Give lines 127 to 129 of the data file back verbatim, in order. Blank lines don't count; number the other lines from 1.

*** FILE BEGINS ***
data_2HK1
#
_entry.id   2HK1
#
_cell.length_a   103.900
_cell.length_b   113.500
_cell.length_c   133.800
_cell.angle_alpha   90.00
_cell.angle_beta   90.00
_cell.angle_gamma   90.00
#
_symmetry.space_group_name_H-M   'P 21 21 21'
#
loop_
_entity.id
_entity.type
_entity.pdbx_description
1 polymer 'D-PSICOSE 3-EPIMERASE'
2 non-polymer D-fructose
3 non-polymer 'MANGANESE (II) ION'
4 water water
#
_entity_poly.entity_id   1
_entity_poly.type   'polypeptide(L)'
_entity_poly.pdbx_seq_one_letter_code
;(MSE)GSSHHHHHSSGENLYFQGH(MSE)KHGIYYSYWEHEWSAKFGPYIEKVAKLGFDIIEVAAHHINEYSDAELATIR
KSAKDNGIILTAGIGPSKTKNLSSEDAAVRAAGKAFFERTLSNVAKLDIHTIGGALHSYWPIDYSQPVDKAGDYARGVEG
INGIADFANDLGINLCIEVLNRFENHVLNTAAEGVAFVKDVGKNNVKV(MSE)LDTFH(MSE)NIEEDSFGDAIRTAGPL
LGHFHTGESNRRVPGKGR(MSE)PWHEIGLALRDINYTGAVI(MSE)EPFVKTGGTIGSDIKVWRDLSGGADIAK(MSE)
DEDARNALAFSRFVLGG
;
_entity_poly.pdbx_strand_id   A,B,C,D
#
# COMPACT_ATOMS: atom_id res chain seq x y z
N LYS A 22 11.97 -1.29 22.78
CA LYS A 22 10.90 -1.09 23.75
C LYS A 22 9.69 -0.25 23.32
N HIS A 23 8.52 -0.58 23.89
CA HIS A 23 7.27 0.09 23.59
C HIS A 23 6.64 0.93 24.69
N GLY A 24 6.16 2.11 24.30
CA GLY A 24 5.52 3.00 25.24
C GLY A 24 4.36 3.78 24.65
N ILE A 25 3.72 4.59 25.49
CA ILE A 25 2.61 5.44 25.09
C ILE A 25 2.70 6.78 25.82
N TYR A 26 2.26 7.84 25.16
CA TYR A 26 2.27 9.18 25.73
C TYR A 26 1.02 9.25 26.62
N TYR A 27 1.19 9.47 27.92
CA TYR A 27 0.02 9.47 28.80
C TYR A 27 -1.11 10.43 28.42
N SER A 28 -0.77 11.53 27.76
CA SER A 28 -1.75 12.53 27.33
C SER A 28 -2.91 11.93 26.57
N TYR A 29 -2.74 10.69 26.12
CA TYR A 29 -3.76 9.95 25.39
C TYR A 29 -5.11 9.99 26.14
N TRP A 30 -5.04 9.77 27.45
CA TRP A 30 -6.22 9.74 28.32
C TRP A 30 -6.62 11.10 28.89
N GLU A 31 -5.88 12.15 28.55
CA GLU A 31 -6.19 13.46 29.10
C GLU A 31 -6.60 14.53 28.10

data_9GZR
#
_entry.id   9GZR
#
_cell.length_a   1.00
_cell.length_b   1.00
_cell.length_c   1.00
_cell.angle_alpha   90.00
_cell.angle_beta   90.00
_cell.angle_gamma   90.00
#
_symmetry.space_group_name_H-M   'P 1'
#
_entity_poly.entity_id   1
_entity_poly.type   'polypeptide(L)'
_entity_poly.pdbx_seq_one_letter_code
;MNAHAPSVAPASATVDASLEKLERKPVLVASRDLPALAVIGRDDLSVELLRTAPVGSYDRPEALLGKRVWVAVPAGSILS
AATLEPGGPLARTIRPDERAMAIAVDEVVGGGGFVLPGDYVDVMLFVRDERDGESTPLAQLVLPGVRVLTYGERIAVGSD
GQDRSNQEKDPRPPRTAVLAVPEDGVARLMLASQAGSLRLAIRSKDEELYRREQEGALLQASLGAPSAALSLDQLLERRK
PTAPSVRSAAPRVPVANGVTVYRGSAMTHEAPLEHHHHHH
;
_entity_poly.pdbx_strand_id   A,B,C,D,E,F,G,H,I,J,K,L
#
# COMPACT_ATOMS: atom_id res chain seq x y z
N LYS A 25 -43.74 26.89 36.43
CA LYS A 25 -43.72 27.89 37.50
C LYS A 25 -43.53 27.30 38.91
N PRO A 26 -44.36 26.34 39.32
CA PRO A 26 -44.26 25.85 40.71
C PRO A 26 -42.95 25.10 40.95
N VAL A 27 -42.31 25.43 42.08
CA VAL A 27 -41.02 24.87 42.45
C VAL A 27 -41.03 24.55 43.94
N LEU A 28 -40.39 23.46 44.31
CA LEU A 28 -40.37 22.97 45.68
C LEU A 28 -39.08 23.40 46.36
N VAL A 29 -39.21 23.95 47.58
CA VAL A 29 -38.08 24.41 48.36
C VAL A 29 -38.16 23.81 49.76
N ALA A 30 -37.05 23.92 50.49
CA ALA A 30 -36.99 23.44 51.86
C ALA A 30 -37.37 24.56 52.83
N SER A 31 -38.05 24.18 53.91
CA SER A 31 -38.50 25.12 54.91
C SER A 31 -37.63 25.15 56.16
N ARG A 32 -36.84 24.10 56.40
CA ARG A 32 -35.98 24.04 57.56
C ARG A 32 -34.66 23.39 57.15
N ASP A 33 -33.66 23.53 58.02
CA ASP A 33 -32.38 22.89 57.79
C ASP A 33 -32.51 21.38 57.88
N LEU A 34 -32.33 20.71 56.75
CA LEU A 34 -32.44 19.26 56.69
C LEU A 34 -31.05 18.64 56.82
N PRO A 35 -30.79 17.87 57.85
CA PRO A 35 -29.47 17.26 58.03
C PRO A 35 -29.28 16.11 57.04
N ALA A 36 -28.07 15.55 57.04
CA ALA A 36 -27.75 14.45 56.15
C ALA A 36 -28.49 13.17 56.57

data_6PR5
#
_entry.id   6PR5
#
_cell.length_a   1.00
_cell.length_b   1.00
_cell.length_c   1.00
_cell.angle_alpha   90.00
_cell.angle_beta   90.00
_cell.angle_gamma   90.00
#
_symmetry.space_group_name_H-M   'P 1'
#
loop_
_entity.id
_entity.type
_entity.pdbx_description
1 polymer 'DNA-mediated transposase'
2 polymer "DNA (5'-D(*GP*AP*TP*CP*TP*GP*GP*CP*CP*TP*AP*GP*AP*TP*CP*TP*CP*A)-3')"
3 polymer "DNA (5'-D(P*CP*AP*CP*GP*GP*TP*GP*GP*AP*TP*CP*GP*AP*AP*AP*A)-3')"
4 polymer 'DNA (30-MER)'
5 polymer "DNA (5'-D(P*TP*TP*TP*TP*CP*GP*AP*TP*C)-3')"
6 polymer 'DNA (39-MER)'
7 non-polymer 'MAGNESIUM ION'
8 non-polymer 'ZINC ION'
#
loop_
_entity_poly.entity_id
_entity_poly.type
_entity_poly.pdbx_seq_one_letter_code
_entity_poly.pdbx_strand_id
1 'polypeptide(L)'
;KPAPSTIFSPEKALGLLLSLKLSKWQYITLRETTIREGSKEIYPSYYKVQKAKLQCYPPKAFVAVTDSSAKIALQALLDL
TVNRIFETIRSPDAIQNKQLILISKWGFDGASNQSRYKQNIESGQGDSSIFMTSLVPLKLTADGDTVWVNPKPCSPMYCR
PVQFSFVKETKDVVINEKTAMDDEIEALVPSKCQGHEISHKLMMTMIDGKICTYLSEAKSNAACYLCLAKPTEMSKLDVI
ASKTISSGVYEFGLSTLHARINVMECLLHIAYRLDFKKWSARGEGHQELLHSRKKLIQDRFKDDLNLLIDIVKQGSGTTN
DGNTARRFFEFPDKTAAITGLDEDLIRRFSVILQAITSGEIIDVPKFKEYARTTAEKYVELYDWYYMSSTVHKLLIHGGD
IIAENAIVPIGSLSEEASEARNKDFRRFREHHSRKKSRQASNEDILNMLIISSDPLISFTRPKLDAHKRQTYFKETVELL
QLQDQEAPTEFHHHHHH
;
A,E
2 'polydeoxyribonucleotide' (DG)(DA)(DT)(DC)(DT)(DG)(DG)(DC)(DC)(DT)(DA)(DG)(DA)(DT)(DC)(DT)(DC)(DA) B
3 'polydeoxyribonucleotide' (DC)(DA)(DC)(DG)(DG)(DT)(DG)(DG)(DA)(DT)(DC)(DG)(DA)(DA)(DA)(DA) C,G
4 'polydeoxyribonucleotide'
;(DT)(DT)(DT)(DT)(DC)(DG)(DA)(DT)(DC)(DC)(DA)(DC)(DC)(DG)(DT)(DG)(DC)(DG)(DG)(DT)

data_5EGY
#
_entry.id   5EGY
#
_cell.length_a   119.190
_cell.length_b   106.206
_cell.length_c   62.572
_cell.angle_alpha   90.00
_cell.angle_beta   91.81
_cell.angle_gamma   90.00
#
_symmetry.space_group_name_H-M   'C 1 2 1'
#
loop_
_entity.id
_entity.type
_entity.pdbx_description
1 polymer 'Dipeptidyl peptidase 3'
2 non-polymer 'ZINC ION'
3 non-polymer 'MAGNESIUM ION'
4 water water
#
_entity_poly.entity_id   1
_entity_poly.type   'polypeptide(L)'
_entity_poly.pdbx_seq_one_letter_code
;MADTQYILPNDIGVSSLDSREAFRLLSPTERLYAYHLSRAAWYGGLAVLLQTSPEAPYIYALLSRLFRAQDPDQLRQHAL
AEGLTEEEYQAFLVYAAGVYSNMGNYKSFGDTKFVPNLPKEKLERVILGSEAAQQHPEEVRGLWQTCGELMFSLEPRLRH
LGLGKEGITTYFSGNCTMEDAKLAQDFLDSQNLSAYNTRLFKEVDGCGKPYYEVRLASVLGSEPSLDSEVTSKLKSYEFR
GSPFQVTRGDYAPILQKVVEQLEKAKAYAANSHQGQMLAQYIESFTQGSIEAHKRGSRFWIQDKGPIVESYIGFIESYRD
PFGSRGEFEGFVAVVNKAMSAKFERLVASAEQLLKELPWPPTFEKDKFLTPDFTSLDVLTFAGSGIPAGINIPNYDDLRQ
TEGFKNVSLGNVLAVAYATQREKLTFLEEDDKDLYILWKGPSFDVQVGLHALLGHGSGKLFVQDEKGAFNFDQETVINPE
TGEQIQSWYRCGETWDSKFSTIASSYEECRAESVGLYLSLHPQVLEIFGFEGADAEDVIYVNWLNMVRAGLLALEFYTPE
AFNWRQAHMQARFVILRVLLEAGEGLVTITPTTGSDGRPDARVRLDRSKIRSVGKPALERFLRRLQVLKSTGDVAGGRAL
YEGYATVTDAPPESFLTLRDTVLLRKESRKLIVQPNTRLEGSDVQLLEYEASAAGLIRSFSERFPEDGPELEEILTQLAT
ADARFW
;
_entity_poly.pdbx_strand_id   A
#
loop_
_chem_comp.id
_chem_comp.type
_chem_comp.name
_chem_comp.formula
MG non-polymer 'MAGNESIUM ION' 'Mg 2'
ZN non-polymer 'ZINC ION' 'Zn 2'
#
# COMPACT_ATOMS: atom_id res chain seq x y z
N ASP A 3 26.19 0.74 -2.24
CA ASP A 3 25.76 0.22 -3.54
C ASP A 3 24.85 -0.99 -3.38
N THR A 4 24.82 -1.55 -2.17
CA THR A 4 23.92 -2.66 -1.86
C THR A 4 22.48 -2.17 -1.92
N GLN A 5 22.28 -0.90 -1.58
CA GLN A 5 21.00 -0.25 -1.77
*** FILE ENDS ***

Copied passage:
_entry.id   6PR5
#
_cell.length_a   1.00